NAT exemption versus Static NAT. Where is the difference?

Discussion in 'Cisco' started by Anonymous Poster, Apr 26, 2004.

  1. Hello Folks,

    I have a PIX firewall with, say, three interfaces:

    - inside (security 100) (192.168.100.x)
    - outside (security 0) (192.168.0.x)
    - test (security 50) (192.168.50.x)

    None of these interfaces is actually connected to the internet. They
    all use private IP address ranges and this is not likely to change.
    This is strictly a firewall protecting three internal clients from
    each other, and those would be separate networks if they didn't have
    to talk to each other occasionally.

    The "inside" network is the most trusted (duh!), used by the
    engineers, and access should be granted to all other networks. This is
    done by default on the PIX. Outside may need to initiate connections
    to test and inside. Test also may need to initiate some connections
    to inside and outside.

    After reading the documentation, my first thought was to use NAT
    exemption (I don't need NAT at all), followed by some simple
    access-lists. Example:

    ! This should turn off NAT for good
    access-list all_ips ip permit any any
    nat 0 access-list all_ips

    ! one host in test needs to access inside
    ! one host in ouside needs to access inside

    access-list acl_test ip permit host 192.168.50.1 host 192.168.100.1 eq
    23
    access-group acl_test in interface test

    access-list acl_outside ip permit host 192.168.0.1 host 192.168.100.1
    eq 23
    access-group acl_outside in interface outside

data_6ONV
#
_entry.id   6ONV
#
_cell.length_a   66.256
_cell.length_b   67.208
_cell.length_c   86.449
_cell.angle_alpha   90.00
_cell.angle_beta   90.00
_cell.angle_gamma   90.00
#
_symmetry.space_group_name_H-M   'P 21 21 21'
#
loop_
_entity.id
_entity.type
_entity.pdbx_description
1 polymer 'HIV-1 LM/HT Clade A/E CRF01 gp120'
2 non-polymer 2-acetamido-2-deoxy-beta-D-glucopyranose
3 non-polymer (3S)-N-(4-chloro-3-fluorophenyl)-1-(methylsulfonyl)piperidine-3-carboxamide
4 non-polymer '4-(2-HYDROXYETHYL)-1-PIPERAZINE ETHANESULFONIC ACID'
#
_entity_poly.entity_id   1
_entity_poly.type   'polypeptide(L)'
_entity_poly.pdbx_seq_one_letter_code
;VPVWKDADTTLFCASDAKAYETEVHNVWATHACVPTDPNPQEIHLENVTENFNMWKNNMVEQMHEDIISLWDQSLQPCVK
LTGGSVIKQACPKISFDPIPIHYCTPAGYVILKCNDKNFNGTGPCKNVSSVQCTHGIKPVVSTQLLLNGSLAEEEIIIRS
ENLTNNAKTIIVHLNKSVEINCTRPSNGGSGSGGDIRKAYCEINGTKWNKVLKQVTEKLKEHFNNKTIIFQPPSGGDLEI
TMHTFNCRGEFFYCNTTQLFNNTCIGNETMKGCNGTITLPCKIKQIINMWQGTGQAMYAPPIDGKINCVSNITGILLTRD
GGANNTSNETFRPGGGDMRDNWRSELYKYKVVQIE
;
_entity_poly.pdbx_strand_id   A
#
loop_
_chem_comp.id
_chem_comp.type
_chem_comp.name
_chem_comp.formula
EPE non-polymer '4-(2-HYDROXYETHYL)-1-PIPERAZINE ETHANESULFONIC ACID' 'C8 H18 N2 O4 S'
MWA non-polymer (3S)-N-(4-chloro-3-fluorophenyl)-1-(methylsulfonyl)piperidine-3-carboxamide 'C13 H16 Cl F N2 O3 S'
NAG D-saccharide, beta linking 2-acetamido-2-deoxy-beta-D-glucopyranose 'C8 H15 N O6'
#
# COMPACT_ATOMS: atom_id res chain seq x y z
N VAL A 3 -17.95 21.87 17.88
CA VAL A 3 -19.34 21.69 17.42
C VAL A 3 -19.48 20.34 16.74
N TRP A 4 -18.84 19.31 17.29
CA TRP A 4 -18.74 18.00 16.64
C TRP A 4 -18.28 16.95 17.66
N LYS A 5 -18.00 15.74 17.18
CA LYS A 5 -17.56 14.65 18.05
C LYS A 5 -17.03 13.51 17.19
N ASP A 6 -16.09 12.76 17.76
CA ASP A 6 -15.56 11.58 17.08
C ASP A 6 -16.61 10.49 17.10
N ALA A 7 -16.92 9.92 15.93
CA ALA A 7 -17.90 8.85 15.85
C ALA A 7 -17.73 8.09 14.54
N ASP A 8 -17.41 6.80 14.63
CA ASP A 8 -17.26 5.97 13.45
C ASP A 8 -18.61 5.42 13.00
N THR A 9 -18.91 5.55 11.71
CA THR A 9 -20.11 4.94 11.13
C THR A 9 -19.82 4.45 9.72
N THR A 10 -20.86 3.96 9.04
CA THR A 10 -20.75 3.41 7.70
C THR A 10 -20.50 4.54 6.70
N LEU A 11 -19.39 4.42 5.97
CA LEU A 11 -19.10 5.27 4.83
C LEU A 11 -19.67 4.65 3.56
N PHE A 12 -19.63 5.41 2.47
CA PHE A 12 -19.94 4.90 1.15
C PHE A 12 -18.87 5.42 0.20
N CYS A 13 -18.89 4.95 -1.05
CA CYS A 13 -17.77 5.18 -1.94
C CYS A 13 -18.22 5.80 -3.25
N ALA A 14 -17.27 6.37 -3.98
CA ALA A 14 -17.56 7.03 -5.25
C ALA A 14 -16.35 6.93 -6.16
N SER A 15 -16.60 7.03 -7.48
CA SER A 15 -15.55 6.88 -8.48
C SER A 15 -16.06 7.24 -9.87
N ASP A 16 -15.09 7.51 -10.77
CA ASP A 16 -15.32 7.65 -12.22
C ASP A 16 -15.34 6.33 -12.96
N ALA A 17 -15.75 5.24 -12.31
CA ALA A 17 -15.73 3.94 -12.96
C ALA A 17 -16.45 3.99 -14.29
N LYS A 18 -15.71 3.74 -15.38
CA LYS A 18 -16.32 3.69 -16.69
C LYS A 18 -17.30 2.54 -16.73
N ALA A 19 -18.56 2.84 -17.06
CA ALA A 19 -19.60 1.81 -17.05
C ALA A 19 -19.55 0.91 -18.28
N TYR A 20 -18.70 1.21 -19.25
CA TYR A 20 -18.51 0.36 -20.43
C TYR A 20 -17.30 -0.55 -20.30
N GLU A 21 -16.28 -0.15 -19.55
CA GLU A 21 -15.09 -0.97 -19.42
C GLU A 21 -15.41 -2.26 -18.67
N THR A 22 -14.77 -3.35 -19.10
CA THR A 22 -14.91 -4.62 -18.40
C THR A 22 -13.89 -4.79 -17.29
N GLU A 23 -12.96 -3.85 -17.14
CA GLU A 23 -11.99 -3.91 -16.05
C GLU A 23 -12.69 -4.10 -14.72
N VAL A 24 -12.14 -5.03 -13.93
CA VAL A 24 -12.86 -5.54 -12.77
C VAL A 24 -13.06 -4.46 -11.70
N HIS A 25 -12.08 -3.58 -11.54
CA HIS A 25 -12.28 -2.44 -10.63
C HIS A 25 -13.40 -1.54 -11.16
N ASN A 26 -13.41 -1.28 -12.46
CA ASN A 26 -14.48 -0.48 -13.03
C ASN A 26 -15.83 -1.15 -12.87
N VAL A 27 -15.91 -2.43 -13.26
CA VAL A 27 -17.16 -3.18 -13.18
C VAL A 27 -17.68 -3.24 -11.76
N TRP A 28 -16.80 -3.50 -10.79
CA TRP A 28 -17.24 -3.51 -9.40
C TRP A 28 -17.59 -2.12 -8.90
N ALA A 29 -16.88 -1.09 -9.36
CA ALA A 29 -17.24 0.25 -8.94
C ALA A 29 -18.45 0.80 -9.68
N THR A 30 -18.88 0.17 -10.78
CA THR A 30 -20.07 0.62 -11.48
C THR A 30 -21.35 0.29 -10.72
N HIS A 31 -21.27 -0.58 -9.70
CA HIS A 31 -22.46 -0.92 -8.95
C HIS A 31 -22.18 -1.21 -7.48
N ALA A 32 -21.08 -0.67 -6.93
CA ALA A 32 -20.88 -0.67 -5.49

This seems to work pretty well, but a friend pulled his hair out,
    saying that PIX firewalls were *NEVER* meant to be used without NAT,
    and blablabla. Being him a CCNA, with impressive credentials, I
    decided to listen.

    His proposed configuration is:

    ! This should turn off NAT for good
    nat (inside) 0 0 0
    nat (outside) 0 0 0
    nat (test) 0 0 0

    ! Static translations

    nat (inside,outside) 192.168.100.0 192.168.100.0 255.255.255.0
    nat (inside,test) 192.168.100.0 192.168.100.0 255.255.255.0
    nat (outside,inside) 192.168.0.0 192.168.0.0 255.255.255.0
    nat (outside,test) 192.168.0.0 192.168.0.0 255.255.255.0
    nat (test,inside) 192.168.50.0 192.168.50.0 255.255.255.0
    nat (test,outside) 192.168.50.0 192.168.50.0 255.255.255.0

    ! one host in test needs to access inside
    ! one host in ouside needs to access inside

    access-list acl_test ip permit host 192.168.50.1 host 192.168.100.1 eq
    23
    access-group acl_test in interface test

    access-list acl_outside ip permit host 192.168.0.1 host 192.168.100.1
    eq 23
    access-group acl_outside in interface outside

    --- End of configurations ---

    His approach seems un-necessarily complicated to me. I checked and
    re-checked the documentation about NAT Exemption (my case) versus
    Identity NAT (his case). The difference is expressed as:

    --- excerpt from cisco documentation ---
    It is important to understand the difference between identity NAT and
    NAT exemption. With identity NAT, you can accept the inbound traffic
    only when the traffic is initiated from the inside and after the xlate
    is created. NAT exemption allows traffic whenever it matches the
    referenced ACL, regardless of whether or not there is already an
    xlate. Identity NAT allows you to set additional NAT parameters, such
    as norandomseq. NAT exemption allows only the outside option.
    --- end of excerpt ---

    From the explanation, it seems that with NAT exemption I would never
    be able to connect lower security networks to higher security ones. I
    tested and that does not seem to be the case (I verified normal
    connections, as long as I have the access-list granting access). I was
    also concerned about proper TCP/UDP connection tracking with my
    solution, but it does not seem to be affected.

    I'm stuck and confused. What is, after all, the difference between the
    two solutions? What are the shortcomings of NAT exemption? It seems to
    much more elegant in my particular case. Any ideas?

    Many Thanks
    Dr. 171

    PS: The PIX does not seem to keep track of ICMP echo/echo-reply. Is
    that true? Do I always need to allow returning echo-requests?
     
    Anonymous Poster, Apr 26, 2004
    #1
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